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Track(s) taken from CDA66361/2

Look down, harmonious saint

composer
? 1736; composed for Alexander's Feast but omitted; music first used in Cecilia, volgi un sguardo
author of text
The Power of Musick

John Mark Ainsley (tenor), The King's Consort, Robert King (conductor)
Recording details: July 1989
Rosslyn Hill Unitarian Chapel, Hampstead, London, United Kingdom
Produced by Mark Brown
Engineered by Antony Howell
Release date: February 1990
Total duration: 11 minutes 56 seconds
 
1
Look down, harmonious saint  [11'56]

Reviews

'McFadden is a loving Galatea, Ainsley a charming Acis, and Covey-Crump a finely polished Damon. Michael George is magnificent—a nimble but ferocious Polyphemus whose every note is absolutely centred' (BBC Music Magazine Top 1000 CDs Guide)

'An unfailingly delightful work, beautifully performed and recorded' (Gramophone)

'A first-class Handel release' (American Record Guide)

'Une des plus délicieuses partitions du XVIII Siècle' (L'Avant Scene Opera)
The origins of the cantata Look down, harmonious saint are slightly uncertain, for it is thought that the work was originally intended to be part of Handel’s oratorio Alexander’s Feast, whose St Cecilia’s Day Ode in praise of music by Dryden was augmented by Newburgh Hamilton’s The Power of Music. Alexander’s Feast was first performed at Covent Garden in February 1736, but Look down, harmonious saint was not included. Instead it appeared in the cantata Cecilia, volgi un sguardo which was performed at the King’s Theatre, Haymarket, in the same month. Whatever Handel’s original intentions and reasons, on its own Look down, harmonious saint happily forms a small cantata, with a da capo aria preceded by an accompanied recitative. In particular, the central section, ‘It charms the soul’, is given a ravishing setting, full of suspensions and rich harmonies, before the virtuoso opening Allegro returns.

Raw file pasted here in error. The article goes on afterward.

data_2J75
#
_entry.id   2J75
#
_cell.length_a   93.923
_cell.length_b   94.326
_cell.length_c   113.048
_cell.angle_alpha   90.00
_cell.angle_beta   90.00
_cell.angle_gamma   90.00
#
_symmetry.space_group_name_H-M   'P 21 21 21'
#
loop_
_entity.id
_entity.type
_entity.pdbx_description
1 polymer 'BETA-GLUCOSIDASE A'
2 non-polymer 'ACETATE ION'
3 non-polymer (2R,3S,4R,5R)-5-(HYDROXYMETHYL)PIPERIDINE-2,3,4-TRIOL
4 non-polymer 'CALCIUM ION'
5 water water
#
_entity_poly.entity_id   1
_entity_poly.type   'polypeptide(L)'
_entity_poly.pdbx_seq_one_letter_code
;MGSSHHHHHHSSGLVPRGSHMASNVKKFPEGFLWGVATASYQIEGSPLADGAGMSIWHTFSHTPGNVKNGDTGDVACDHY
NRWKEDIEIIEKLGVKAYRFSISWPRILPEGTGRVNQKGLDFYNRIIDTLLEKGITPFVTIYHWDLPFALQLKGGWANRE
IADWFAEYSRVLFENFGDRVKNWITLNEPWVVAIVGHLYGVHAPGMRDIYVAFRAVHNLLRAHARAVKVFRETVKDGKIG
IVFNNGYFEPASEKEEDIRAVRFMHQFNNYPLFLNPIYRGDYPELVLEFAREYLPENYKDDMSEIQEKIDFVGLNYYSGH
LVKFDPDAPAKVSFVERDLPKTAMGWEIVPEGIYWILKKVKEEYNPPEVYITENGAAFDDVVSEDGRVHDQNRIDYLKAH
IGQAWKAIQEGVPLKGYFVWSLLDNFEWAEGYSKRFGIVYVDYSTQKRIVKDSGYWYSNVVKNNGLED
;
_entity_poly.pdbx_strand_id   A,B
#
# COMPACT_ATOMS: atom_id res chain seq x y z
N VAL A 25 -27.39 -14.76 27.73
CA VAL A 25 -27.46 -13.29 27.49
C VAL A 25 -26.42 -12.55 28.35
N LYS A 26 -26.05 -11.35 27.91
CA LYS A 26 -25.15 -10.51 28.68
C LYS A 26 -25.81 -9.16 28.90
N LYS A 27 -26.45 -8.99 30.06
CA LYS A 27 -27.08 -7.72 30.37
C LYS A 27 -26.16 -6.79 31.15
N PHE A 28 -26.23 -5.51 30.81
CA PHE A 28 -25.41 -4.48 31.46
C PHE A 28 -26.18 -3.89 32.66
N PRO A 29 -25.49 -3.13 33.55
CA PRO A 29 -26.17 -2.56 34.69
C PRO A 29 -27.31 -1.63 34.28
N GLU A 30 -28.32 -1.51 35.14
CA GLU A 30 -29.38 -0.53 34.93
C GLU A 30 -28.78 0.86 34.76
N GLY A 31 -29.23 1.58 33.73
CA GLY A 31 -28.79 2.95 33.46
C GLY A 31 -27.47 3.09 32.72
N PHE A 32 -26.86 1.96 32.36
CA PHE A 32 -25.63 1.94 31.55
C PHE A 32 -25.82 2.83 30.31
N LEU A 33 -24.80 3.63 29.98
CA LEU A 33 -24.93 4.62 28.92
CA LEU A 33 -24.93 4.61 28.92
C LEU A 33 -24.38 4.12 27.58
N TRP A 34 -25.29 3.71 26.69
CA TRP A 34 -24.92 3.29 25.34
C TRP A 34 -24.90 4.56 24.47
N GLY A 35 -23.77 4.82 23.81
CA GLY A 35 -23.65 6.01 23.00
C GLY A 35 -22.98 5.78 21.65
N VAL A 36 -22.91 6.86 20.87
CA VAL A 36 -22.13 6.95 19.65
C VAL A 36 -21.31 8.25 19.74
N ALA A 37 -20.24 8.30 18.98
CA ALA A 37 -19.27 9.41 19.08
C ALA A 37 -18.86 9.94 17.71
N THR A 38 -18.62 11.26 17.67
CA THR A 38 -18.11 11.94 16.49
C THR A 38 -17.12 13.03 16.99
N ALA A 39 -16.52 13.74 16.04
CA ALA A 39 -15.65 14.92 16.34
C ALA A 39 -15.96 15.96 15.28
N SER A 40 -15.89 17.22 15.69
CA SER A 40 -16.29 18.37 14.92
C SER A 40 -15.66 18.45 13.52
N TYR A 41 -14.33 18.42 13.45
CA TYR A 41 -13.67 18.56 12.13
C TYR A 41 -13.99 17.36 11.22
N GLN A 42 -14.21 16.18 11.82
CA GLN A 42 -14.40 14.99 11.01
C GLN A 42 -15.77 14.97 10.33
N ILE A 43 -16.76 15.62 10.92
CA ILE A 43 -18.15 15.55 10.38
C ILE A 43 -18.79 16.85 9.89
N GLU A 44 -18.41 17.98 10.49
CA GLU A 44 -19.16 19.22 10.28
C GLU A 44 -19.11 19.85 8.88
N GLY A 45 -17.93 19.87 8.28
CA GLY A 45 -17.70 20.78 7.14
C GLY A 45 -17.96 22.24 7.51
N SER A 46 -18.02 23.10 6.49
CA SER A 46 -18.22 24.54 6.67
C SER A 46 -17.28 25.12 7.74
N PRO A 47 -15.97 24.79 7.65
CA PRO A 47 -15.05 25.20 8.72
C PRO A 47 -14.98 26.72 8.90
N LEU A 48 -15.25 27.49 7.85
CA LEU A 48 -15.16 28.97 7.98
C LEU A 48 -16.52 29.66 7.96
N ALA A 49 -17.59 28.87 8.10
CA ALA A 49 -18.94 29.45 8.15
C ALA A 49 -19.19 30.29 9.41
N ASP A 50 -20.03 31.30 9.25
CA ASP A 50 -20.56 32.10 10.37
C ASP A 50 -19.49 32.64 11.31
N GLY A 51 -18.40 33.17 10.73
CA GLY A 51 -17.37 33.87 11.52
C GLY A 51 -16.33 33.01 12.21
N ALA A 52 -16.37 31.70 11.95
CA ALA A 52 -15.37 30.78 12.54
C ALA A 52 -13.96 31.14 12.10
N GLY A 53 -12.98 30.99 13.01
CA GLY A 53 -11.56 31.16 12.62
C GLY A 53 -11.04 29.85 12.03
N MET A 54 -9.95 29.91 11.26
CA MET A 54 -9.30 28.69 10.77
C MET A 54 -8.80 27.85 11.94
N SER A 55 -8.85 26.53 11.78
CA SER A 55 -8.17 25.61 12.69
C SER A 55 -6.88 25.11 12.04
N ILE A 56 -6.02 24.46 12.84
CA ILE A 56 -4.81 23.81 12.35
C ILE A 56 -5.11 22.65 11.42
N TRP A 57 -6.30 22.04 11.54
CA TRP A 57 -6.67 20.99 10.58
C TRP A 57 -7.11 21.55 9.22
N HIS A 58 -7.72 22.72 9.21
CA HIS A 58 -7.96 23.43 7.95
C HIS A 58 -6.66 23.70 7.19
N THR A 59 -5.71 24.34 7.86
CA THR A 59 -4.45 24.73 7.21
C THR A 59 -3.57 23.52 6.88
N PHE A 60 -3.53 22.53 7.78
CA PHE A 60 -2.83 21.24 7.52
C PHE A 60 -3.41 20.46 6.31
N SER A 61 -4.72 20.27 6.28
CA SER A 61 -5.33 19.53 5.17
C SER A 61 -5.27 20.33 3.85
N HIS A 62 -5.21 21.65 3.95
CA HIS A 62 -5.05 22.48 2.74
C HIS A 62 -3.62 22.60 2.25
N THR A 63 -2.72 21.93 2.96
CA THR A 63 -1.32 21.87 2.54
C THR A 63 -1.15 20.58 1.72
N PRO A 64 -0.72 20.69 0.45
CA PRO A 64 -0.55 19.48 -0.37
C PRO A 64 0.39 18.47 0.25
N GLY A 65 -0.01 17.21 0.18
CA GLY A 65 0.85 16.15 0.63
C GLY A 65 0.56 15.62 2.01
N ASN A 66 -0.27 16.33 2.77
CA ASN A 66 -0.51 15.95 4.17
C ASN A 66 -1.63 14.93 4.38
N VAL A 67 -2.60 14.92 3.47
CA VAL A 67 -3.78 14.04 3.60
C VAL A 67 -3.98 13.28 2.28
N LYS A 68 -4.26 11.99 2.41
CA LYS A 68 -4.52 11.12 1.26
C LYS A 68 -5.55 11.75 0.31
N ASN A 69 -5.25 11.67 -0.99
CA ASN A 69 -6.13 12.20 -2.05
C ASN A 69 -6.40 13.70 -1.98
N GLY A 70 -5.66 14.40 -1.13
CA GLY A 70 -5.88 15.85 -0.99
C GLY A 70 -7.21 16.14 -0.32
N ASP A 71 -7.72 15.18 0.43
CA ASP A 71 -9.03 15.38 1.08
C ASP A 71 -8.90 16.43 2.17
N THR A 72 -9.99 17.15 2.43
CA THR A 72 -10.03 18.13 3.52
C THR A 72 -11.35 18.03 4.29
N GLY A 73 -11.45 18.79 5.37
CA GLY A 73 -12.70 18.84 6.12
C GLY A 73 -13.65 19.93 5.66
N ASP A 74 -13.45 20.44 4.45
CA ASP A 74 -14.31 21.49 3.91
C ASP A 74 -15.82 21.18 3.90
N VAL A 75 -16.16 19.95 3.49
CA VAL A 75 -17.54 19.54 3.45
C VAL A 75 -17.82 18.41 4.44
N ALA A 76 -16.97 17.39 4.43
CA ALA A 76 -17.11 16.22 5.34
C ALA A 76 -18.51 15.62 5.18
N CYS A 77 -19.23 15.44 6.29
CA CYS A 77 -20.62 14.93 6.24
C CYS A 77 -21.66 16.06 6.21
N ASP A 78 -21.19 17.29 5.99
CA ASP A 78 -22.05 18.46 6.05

from notes by Robert King 1989

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